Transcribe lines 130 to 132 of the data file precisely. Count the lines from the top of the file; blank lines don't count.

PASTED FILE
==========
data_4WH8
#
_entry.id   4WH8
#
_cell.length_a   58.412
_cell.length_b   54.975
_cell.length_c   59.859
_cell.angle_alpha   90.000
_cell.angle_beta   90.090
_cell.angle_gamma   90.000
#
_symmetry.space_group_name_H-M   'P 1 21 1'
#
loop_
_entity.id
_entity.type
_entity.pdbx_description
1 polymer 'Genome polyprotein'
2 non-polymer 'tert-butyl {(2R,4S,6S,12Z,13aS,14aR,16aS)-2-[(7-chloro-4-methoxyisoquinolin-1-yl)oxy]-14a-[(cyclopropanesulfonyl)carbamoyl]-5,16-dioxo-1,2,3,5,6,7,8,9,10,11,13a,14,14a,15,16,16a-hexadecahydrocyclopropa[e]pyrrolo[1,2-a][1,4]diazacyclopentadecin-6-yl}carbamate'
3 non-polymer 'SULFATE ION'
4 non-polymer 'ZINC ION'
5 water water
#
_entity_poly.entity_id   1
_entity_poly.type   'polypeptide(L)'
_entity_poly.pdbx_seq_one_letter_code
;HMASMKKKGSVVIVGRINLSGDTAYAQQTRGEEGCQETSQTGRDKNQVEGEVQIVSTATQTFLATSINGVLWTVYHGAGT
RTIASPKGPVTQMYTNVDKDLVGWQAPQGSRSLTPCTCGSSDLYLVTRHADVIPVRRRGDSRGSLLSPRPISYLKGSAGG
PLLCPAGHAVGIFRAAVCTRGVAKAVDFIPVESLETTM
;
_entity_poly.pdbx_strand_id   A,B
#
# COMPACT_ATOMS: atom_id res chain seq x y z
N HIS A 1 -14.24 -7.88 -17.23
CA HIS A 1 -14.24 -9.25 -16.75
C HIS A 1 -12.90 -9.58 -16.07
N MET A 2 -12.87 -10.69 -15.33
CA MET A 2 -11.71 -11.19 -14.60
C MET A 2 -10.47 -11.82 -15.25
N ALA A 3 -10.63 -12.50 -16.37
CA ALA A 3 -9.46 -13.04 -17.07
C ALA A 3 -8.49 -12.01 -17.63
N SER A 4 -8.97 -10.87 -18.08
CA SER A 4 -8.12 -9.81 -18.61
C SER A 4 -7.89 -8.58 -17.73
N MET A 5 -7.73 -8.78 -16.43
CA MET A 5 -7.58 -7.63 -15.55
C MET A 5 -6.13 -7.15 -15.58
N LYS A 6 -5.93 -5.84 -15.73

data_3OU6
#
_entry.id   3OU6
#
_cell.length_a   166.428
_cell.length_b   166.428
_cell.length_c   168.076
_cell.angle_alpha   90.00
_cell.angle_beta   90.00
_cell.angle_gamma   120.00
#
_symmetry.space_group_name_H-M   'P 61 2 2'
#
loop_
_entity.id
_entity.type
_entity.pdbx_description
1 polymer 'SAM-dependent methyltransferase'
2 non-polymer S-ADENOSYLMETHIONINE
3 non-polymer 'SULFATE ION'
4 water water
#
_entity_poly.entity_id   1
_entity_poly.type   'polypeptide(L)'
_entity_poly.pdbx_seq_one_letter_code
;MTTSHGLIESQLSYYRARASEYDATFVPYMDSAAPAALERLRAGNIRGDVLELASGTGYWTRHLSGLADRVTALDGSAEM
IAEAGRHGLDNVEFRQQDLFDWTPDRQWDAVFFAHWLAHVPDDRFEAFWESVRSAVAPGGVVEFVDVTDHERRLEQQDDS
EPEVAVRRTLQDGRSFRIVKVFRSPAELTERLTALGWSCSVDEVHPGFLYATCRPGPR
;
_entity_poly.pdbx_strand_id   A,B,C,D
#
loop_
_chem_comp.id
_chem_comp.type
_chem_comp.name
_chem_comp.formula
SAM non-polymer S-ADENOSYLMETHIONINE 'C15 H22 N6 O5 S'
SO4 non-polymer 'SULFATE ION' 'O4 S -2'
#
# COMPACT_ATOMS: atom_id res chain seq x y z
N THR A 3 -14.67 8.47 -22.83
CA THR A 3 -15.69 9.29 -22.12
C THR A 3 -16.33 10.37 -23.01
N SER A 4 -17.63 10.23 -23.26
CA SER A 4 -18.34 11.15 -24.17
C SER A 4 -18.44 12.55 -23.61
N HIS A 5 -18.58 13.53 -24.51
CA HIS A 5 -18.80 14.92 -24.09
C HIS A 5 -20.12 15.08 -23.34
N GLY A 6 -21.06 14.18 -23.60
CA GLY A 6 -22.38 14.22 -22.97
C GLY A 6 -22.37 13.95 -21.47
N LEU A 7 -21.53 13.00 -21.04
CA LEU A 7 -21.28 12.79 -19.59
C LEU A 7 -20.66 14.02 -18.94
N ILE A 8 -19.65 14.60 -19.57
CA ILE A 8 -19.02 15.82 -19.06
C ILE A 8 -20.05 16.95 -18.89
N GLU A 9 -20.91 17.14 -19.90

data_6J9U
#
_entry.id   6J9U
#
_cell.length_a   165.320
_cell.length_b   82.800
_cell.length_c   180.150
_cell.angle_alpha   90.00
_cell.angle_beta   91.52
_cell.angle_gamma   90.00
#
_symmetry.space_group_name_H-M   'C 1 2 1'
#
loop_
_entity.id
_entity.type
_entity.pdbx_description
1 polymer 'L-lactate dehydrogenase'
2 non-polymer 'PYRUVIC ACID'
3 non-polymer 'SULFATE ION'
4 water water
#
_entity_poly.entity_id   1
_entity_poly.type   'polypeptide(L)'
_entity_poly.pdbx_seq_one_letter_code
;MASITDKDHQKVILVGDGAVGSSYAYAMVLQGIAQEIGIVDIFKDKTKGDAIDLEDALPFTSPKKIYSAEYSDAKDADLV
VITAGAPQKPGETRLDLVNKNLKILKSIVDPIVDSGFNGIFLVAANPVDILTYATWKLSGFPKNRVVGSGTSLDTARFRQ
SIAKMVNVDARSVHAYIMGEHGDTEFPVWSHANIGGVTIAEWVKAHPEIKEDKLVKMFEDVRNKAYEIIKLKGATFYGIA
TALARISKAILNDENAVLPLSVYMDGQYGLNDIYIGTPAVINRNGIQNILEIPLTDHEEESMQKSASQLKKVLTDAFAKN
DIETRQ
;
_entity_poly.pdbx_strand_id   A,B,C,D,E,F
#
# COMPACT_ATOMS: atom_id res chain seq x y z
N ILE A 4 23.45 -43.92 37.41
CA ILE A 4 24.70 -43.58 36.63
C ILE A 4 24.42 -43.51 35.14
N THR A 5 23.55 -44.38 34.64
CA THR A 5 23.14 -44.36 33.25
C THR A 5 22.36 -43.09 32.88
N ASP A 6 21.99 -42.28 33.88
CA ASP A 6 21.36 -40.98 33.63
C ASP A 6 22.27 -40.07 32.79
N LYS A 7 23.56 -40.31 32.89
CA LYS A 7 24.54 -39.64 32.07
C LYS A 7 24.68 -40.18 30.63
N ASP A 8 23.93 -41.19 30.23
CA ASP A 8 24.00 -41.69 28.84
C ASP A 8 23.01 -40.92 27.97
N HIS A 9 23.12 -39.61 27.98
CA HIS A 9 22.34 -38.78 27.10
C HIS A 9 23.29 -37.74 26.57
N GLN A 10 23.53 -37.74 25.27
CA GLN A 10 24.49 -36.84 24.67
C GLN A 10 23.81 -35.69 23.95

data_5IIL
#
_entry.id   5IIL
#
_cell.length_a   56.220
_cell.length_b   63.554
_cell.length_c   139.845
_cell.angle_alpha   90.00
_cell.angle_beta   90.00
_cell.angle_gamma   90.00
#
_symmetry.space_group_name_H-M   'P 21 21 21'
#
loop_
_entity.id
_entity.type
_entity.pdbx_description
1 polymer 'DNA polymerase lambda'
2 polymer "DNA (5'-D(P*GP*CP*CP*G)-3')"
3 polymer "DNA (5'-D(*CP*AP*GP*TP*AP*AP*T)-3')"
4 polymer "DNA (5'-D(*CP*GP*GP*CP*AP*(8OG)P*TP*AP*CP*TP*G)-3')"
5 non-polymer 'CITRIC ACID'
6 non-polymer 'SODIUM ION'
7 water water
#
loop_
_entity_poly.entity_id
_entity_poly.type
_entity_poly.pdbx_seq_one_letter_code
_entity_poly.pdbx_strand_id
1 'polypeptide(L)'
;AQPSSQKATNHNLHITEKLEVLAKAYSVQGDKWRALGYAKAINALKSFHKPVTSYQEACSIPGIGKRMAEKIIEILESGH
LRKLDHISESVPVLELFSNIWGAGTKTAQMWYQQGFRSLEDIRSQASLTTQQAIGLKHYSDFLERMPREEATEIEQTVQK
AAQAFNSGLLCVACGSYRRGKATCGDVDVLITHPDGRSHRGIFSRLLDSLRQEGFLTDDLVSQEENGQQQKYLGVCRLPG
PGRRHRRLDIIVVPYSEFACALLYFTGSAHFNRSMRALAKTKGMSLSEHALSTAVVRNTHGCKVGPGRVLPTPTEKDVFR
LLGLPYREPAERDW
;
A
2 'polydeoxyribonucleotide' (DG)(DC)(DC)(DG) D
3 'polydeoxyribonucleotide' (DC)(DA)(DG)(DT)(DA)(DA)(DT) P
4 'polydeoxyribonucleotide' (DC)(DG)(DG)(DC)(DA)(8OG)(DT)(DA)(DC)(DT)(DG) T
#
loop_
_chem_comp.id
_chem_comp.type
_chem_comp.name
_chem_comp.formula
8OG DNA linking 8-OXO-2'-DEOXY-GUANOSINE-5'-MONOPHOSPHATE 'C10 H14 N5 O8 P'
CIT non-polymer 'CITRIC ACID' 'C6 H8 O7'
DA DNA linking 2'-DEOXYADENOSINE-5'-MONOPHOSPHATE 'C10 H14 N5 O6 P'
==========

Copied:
#
_entity_poly.entity_id   1
_entity_poly.type   'polypeptide(L)'